As you know , in a real fight , punches will never come at you the way they are thrown in two men sets , and you are indeed lucky to intercept a blinding fast punch coming at you out of nowhere ! Therefore we must program 'latching '{ the lock} on the arm with an intercept block and' yank it out of the socket' as we load and fire a counter with explosive power ! Very advanced concept , not practiced enough ! Too much emphasis on quick moves and releasing too soon ! Which means your opponent is not disabled , not tied up by your block , and you will have to confront his next technique which you may not be able to block ! Controlling the opponent is essential ! Power drills are almost non existent in some schools ; too much work on katas and two men sets that look like dances and not on stopping techniques !

What you suggest is something which should be worked on as a special class , weekly , in addition to traditional sets !

Tracy -san , I know this right up you alley ! Maybe we can put something togheter for a workout at Gem's hut !

Jason-san ; I was put through the 100 yards dash and then asked to solve 'duelatron ' simulated real life combat scenarios at Mas Ayoob's range {LFI} under the tutelage of the gunner's guru , John Farnam ! I can tell you that it compounded the effect of the chemical cocktail to the point where we were missing targets at six feet distance , and doing the "chicken walk" disoriented and without taking cover while trying to clear preprogrammed malfunctions of a colt .45 and reloading under return fire ! also the dismay of firing at targets which would collapse and spring back up again posing threats anew ! A lesson I will never forget ! Teaches you real quick what you really are under extreme stress !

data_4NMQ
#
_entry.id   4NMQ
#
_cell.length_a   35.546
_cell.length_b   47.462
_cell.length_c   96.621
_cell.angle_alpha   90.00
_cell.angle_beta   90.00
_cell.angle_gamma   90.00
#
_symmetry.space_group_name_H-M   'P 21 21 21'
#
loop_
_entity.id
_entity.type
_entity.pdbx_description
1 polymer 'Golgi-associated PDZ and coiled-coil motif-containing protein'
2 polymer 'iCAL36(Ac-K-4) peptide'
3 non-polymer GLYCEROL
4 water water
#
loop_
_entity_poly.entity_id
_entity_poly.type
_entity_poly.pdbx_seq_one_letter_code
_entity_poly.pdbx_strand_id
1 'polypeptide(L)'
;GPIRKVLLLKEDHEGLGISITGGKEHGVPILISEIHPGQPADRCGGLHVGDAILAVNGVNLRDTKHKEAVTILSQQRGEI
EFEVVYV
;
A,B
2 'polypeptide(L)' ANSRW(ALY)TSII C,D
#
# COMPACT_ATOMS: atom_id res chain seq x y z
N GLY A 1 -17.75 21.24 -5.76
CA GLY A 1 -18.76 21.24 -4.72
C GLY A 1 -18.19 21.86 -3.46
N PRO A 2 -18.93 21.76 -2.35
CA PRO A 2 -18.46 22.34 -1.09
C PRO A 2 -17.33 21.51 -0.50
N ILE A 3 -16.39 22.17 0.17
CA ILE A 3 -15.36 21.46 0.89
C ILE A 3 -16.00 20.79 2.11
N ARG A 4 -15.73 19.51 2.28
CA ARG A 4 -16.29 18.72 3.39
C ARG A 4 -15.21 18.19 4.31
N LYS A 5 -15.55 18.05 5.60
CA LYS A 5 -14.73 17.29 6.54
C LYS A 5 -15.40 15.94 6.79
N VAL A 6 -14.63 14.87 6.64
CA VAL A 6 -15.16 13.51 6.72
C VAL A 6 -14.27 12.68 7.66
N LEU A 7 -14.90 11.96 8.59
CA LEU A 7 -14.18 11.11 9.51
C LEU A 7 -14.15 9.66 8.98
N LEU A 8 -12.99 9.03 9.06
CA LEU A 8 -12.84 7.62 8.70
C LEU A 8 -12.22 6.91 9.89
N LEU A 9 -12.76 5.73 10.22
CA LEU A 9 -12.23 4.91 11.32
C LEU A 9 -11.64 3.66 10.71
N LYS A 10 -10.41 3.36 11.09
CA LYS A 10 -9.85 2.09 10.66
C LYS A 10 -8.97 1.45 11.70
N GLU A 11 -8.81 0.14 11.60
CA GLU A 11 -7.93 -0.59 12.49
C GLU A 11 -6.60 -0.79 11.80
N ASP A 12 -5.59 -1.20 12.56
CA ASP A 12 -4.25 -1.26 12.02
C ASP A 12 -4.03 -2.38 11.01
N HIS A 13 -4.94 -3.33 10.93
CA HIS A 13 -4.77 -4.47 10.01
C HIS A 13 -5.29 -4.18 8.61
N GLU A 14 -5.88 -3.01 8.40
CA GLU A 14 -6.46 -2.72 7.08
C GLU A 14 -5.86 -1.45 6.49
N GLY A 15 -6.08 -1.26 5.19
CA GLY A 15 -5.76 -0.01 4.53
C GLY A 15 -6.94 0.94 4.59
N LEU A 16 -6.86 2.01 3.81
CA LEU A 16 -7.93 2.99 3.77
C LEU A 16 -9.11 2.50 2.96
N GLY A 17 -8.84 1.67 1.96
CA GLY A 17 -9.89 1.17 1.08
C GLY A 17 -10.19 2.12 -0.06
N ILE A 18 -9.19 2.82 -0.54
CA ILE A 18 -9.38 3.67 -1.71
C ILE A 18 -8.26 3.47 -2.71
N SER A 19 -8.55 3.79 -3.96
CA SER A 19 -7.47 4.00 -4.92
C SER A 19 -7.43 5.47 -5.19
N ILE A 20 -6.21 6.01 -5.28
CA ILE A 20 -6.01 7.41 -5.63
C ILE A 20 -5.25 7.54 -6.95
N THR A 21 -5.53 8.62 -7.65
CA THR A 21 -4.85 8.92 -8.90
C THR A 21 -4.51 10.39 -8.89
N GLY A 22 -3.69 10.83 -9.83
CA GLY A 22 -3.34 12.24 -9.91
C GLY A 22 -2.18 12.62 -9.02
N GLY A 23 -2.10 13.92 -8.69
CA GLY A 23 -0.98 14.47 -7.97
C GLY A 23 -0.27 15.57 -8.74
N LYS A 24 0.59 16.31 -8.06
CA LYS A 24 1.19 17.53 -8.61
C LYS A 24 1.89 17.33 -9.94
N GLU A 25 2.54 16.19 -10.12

Regards ,

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Postby maurice richard libby » Wed Jan 27, 1999 5:19 am


I like your list. It's pretty comprehensive, and well thought out.

There is one thing to think about though. Running is an aerobic endeavour and fighting is essentially anaerobic. Most real life encounters are over in about tens seconds.

Also, too much endurance detracts from sterngth, especially in kicks, (see the article on Charles Staley's web site for a more comprehensive discussion), so I'd personally try to be moderate in the running.

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toronto/moose jaw

[This message has been edited by maurice richard libby (edited 01-26-99).]
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Postby David Elkins » Wed Jan 27, 1999 9:19 am

I would love to add my 2 cents worth to this fascinating discussion....what I would really love is to live near you guys to be able to train with you!!!!
Nothing extraordinary just a couple of biased comments.